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James meets with the facility’s attorney, his parents,
and Daniel. James learns that the charges in Michigan and North
Carolina are minimal and that he’ll only have to pay a fine. In
Ohio, the charges are more serious, and James is facing three years
in state prison. James says he won’t go to trial, because he is
guilty of all the charges against him. James hugs his mother for
the first time in his life. They separate, and he goes to lunch.
He remembers last night’s conversation with Lilly, in which he told
her he’d be willing to move to Chicago to be near her. James has
lunch with his friends, who offer words of encouragement. James
notices Bobby sitting with the man who is familiar to James, but
whom he cannot place.
James goes back to meet with his parents. He tells them
a little about his friends and about Lilly, whom he says he loves.
His father says to tell Lilly they said hello. At another meeting
with other addicts and family members, but not his own, James learns
the conventional knowledge that addiction is a genetic disease and
that it is incurable. He doesn’t believe it, choosing instead to
label it a decision. Back at the unit the Bald Man is graduating.
He cries again, but this time he gets a standing ovation. James
goes to call his brother and some friends. One of his friends has
been drinking. He calls three of his friends who are also friends
with the Girl with the Arctic Eyes. Back in the dining hall, James
spots Lilly, who stares at him angrily and looks like she’s been
crying. He tries to find out why by gesturing at her, but she doesn’t
He goes to dinner. Ed is leaving the next day. He is eager
to see his four sons. James goes back for another family meeting,
in which he tells his parents about the Fury, noting that it seems
to get worse whenever he’s around them. His mother and father reveal
that James’s grandfather was an alcoholic and that James had a horrible ear
infection when he was a baby that went unnoticed and unchecked until
he was two. He had to have operations until he was twelve to fix
the problem. James refuses to blame his current condition on his
past and says that he must take responsibility for what he does
and what he’s become. They part with a hug and James goes back to
James and his parents reach several milestones in this
section, but probably the most important is James’s willingness
to initiate physical contact with them. He says he can feel the
Fury rising but quells it. James is learning that instant gratification
is perhaps not a part of the solution. He also feels a small sense
of joy when he initiates contact with his parents. He seems almost
surprised to discover that this act creates an immediate sense of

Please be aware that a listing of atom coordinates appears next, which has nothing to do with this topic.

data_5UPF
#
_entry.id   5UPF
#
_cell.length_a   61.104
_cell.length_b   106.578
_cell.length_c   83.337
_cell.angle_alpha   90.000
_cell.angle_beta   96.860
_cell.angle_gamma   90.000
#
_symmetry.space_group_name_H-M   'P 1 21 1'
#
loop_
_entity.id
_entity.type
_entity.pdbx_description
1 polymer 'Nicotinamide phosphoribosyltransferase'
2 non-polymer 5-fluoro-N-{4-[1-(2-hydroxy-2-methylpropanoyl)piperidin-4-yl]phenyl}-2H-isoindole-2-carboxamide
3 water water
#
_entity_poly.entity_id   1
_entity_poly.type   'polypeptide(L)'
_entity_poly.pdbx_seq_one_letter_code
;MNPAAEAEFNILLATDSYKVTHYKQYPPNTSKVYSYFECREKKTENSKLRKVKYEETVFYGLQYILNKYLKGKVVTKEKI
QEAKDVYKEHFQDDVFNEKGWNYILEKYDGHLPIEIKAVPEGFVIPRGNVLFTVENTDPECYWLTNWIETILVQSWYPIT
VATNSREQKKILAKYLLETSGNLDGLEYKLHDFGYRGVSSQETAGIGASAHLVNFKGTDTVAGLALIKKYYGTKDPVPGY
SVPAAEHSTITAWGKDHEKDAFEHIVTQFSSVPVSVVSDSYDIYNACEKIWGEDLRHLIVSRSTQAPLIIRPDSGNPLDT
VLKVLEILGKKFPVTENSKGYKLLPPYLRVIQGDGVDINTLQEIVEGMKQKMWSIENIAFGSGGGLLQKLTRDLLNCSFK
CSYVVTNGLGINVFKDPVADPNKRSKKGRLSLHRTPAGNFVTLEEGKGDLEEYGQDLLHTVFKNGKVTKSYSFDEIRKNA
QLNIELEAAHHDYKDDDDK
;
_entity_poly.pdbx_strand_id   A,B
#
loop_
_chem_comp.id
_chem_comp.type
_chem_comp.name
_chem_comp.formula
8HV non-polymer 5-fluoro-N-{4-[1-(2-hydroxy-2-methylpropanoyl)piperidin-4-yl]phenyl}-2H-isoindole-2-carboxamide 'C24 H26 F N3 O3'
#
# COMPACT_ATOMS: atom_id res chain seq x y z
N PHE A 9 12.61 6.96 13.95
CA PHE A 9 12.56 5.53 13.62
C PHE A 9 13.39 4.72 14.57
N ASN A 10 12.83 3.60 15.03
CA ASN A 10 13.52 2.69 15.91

family. The entire time he was looking for something, it was right
there all along. All he had to do was give in a little and accept
some help from those who were closest to him. Another important
step is James’s decision not to hide his friends and his girlfriend
from his parents. He makes a conscious effort to disclose everything
about his current life, telling them that his best friend is some
sort of mobster, that his other friends are crackheads and drunks,
and that his girlfriend is a pill-popper and former prostitute.
He finds that his parents are most concerned with whether his friends
are nice people and whether he loves his girlfriend. This knowledge
is refreshing, and it gives James the capability to be more honest
with them as time goes on and as they begin to mine the important
parts of his life.
When faced with the reality of state prison, James realizes
that there can be no more running. He is finally aware that he must
take responsibility for his actions. The disclosure that James’s
grandfather was an alcoholic and that his first two years were completely consumed
with a horrible ear infection (explaining why his first memories
are of anger and pain) is a true test of whether James can take
responsibility for himself. He notes that these two explanations are
viable enough to allow him to absolve himself of the past twenty-three
years of pain and damage. But in the end, James chooses to believe
that he is responsible for his own actions.
The Bald Man’s graduation marks a pinnacle in the maturity
of James Frey. At past graduations, he has been indifferent, cynical,
or sad, but at this graduation he is visibly moved. He feels chills
up his back, and he feels hope for the first time. Lilly’s anger
at James is cause for concern, certainly. But that doesn’t seem
to dampen his deep sense of contentedness. This chapter of James’s
life closes with him realizing ultimately that the act of drawing
strength from others and acting as a possible source of strength
is the most effective form of killing the Fury.
Ace your assignments with our guide to A Million Little Pieces!